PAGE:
'Oh? What do you listen to then?'
'I don't know him.'
'He's really cool.'
'So, how was New York?'
'You must have had a lovely time, but beta, Papa missed you. You never phoned, you never wrote, no reply to the e-mail I sent on your birthday.'
The child was silent.
'Well, now you are here, that is the important thing.'
They drove on through the night.
'Do you have any photographs?'
'Maybe we can look at them together.'
'They are for Roohi.'
'Lovely. Now tell me everything you did.'
'We went to a huge place – it was as big as a stadium – where they sell games and stuff. They had all kinds of equipment there – really cool.'
'How nice. Did you buy anything?'
'Yeah. A GameCube.'
'Well, I hope it works here. The American system is different from ours.'
Arjun suddenly looked uninterested and simply stared ahead. Poor child, he must be so tired. These long flights were no joke.
'Soon we will be home, then you can go to sleep, beta. Hopefully, you won't have bad jet lag.'
'Where's Roohi?' said Arjun as soon as they entered the house.
'She is sleeping. It's pretty late, you know.'
'Mama sent something for her.'
'She said to give it to her myself.'
'Yes, do that. But right now, do you want something to eat? I can make you a sandwich. Give you a glass of Bournivta.'
'No, I'm not hungry. They feed you all the time in planes.'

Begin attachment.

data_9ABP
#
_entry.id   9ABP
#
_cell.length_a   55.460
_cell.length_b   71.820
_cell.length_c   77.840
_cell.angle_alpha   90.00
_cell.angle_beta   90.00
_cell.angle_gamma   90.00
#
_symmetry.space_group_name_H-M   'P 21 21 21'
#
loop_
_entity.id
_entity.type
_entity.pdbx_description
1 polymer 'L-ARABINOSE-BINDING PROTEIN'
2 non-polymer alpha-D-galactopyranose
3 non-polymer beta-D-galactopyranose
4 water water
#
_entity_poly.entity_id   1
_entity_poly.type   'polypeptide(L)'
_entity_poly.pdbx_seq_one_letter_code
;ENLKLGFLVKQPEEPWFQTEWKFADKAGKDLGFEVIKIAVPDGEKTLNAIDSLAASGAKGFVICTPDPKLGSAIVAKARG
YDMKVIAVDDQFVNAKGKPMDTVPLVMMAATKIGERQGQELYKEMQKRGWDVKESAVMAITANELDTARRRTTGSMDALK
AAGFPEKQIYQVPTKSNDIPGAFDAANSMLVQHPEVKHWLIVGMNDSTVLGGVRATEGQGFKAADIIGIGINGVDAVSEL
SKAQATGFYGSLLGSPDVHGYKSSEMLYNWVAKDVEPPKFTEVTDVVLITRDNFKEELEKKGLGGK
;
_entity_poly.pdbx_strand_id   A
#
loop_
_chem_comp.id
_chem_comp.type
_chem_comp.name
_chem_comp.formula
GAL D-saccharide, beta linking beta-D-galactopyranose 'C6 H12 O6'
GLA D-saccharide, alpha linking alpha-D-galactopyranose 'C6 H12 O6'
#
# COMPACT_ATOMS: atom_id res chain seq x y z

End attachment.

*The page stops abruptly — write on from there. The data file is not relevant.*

While Arjun walked around the flat, Raman pulled the suitcase into his bedroom. He opened it, and there on the very top was a big beautifully wrapped parcel with glitter and ribbons. On it was stuck flowered paper, which said, 'For my darling daughter Roohi, from her loving Mama.'
One of the silver bows was coming off, carefully he pressed it back on.
'Where is Roohi?' repeated the brother, looking at the parcel in his father's hands.
'You will see her in the morning.'
'Mama said to give her the present myself.'
'As soon as she wakes up, you can do that. You have got all new clothes I see?'
'Yes. Mama said I had grown.'
'You have. I almost didn't recognise you at the airport.'
'Here is your kurta pyjama. I hope it still fits you. I had asked Ganga to keep your clothes ready.'
The boy disappeared into the bathroom. Raman sank back on his knees. His chest felt burdened by the gladness of setting eyes on Arjun again. Just looking at his suitcase was enough to delight him.